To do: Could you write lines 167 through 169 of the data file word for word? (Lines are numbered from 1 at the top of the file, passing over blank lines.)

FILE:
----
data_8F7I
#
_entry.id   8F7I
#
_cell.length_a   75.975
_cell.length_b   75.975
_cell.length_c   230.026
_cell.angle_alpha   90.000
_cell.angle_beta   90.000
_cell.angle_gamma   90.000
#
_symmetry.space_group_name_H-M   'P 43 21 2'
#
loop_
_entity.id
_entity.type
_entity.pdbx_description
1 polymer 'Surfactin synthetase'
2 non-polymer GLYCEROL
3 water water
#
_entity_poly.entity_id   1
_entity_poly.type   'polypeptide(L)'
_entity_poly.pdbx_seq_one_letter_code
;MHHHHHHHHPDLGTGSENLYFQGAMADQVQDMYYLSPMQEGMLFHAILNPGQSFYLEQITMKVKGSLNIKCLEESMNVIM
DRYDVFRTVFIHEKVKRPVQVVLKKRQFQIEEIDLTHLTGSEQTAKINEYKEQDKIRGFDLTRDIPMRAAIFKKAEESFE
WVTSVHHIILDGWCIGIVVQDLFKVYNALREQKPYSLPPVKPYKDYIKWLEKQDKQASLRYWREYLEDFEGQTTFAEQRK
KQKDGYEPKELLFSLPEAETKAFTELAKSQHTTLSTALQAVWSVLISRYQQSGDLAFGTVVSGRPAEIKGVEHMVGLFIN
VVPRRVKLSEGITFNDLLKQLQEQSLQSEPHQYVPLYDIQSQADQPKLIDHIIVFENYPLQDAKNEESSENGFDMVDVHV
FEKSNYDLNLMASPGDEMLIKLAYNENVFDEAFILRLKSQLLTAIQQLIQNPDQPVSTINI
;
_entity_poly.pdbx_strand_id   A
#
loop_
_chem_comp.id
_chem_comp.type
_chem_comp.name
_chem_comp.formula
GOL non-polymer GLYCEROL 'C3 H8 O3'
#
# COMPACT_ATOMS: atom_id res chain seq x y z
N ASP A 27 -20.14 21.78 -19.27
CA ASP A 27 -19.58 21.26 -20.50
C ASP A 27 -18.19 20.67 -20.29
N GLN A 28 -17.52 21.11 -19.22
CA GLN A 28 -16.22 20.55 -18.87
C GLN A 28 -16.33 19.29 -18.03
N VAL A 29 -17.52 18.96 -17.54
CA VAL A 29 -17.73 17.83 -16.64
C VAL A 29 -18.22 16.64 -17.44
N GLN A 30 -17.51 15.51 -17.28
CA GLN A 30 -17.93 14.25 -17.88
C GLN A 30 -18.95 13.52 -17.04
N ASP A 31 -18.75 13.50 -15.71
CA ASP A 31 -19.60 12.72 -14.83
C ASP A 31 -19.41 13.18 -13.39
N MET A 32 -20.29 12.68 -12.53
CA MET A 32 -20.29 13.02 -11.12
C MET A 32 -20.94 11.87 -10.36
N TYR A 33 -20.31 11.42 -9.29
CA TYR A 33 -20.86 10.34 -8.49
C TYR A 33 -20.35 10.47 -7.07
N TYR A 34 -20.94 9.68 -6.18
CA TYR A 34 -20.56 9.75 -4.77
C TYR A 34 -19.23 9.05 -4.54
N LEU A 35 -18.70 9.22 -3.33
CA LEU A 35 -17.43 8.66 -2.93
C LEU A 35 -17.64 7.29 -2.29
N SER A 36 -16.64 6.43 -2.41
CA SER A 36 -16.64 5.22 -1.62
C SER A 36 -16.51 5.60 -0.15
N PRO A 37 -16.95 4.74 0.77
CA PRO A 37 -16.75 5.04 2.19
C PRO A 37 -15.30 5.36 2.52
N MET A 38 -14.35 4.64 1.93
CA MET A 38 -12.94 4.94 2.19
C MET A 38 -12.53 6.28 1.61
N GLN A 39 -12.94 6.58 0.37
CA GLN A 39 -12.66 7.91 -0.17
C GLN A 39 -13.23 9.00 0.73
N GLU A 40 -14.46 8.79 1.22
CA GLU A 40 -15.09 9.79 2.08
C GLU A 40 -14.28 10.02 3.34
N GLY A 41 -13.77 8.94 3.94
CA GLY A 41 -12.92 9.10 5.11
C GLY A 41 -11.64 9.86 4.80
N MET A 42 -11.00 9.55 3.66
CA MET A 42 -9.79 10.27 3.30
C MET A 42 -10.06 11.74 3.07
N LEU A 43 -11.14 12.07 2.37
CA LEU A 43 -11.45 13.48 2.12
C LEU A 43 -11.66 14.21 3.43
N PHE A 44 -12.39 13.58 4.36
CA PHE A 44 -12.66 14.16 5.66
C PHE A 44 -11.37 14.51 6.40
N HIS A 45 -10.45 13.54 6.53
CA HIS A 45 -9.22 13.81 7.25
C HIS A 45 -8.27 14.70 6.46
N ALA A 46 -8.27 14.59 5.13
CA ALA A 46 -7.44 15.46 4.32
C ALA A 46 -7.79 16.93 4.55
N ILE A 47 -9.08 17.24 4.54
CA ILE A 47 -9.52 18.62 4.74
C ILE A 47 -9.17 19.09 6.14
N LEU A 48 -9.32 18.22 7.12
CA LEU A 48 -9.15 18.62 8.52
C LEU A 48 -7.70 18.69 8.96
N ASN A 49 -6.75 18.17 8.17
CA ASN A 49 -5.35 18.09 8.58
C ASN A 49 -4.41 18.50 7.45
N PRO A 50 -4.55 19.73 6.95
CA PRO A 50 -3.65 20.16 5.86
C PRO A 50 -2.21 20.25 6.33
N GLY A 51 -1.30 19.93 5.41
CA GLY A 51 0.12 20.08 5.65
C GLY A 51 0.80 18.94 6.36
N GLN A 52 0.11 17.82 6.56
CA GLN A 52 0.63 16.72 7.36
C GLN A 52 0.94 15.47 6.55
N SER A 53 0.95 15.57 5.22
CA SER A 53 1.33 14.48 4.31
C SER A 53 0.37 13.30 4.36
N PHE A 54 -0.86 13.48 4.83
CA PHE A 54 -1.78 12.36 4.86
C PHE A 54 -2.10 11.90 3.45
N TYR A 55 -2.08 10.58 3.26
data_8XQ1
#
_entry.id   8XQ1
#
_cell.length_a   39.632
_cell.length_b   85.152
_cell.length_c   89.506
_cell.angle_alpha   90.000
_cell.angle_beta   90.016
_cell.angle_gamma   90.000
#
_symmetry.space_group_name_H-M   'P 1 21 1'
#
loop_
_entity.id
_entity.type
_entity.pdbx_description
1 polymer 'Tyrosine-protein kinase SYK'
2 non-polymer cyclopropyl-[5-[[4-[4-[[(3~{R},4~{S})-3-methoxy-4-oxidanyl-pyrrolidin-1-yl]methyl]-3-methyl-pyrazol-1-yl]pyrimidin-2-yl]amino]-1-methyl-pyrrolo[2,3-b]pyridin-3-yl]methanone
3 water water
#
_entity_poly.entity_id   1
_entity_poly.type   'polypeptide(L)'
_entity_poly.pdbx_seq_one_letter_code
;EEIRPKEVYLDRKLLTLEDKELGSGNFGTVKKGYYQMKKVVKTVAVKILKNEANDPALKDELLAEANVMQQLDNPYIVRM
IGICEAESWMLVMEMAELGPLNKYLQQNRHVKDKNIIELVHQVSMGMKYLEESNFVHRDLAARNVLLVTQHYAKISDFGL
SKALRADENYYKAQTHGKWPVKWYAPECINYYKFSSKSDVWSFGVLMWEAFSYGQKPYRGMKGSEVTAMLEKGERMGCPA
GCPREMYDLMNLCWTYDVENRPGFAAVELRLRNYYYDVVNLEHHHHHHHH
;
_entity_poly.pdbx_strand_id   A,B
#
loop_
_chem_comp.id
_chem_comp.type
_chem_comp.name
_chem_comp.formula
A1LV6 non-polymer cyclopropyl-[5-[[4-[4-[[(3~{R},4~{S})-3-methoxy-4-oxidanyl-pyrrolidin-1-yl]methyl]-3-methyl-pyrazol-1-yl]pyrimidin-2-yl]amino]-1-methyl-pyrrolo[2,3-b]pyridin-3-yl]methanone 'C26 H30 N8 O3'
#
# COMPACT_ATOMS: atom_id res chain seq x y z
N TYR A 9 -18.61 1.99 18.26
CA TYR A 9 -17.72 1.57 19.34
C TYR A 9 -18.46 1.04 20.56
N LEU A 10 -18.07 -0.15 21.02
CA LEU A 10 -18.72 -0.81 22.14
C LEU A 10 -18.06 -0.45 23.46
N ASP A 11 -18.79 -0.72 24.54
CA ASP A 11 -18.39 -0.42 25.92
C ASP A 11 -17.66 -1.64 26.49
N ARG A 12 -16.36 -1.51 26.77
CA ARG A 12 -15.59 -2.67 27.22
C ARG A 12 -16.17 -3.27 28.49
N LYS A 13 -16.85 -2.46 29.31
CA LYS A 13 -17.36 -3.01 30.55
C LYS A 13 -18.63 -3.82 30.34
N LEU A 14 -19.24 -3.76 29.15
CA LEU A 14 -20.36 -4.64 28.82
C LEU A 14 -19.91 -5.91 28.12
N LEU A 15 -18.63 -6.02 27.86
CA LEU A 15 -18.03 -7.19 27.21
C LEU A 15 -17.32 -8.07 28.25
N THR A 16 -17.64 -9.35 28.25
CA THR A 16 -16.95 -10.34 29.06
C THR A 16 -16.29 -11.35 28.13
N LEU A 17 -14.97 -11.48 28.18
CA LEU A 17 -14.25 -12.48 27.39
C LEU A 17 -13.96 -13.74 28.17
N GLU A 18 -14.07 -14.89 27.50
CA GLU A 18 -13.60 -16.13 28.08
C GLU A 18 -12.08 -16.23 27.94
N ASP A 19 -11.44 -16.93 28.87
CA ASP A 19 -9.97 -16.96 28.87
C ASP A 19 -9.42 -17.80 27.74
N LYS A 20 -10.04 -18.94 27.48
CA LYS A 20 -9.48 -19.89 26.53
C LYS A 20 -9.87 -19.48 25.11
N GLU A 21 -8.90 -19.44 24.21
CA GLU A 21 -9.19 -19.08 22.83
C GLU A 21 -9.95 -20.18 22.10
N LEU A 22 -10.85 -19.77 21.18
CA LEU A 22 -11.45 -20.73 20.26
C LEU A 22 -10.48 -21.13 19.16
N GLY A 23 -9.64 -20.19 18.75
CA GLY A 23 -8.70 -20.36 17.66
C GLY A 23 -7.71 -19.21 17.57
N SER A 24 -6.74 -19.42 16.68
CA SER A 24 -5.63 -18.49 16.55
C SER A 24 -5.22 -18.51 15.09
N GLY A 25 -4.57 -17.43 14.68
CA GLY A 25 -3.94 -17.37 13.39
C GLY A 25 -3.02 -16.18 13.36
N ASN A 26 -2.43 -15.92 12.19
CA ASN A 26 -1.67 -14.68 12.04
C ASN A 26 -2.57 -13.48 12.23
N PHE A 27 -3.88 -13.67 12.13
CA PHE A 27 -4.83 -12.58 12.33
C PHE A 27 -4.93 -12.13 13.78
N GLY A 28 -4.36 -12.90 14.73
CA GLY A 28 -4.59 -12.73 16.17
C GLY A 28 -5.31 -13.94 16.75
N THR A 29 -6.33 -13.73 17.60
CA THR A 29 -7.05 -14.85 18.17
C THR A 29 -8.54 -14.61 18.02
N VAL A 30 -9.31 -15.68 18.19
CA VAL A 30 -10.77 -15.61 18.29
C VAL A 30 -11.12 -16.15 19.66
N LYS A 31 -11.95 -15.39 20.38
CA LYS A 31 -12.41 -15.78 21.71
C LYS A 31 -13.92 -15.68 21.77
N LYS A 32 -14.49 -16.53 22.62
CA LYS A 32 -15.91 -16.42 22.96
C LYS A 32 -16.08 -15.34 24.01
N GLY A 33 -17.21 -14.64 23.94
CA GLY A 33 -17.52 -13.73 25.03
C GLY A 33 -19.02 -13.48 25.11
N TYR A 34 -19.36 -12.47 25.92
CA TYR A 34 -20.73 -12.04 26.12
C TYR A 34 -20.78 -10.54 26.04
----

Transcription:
CA TYR A 9 -17.72 1.57 19.34
C TYR A 9 -18.46 1.04 20.56
N LEU A 10 -18.07 -0.15 21.02